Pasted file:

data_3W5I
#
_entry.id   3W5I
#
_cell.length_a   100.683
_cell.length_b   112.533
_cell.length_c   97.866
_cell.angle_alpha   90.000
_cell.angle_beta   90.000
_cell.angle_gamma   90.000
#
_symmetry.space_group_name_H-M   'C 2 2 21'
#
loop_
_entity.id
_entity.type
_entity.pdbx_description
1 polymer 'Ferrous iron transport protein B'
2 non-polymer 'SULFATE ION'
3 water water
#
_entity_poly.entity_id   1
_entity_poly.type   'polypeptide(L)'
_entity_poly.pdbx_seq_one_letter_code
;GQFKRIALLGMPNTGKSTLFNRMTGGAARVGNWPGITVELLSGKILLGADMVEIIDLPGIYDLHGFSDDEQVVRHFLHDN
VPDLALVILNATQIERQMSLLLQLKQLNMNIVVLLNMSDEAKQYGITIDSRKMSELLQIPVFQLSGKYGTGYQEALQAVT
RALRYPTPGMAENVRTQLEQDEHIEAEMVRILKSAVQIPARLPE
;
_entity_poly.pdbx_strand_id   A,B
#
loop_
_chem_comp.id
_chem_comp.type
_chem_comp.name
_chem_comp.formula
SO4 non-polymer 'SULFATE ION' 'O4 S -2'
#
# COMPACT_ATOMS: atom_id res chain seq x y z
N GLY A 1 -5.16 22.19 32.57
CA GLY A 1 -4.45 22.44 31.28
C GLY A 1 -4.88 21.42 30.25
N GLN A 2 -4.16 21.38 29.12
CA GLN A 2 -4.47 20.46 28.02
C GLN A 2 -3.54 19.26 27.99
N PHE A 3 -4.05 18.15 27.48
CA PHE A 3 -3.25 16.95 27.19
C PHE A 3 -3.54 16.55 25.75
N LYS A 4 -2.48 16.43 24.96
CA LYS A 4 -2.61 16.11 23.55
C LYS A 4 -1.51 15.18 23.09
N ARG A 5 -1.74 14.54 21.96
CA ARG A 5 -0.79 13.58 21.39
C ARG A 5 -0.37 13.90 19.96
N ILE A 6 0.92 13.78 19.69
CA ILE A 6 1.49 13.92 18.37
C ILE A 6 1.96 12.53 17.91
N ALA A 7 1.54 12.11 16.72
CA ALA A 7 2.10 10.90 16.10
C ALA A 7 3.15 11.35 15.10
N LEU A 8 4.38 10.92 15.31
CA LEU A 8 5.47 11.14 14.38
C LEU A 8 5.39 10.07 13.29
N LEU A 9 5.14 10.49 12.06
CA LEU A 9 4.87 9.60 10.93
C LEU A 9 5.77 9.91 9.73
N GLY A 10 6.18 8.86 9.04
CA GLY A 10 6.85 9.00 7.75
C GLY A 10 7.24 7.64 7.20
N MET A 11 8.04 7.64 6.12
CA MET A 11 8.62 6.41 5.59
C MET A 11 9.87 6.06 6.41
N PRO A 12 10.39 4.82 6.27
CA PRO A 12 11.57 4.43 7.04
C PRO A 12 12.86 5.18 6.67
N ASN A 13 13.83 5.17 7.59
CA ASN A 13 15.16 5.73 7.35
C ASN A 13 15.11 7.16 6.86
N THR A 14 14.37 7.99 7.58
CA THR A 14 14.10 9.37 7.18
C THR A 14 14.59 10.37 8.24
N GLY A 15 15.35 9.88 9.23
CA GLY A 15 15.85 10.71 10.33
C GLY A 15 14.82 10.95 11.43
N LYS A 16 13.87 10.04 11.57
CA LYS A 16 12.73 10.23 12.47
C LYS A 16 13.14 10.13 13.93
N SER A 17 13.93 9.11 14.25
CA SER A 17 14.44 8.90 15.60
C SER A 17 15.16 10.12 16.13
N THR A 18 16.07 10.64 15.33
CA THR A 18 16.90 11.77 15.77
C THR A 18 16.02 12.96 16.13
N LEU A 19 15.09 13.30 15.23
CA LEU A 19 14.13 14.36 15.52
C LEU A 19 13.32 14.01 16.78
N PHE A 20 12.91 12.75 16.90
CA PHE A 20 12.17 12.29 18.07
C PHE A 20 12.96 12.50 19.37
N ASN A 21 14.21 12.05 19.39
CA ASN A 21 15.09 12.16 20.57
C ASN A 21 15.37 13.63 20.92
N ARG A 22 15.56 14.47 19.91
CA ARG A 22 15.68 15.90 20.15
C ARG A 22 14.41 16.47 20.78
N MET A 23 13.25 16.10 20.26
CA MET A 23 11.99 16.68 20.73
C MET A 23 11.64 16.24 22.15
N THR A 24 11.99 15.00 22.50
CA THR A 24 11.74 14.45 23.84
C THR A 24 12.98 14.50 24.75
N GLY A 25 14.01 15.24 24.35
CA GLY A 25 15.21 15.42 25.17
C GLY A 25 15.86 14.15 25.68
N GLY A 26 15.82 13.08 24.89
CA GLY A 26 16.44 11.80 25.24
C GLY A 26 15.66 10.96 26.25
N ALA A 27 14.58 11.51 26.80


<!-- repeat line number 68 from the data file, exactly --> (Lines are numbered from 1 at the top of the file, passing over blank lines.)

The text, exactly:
C GLY A 10 7.24 7.64 7.20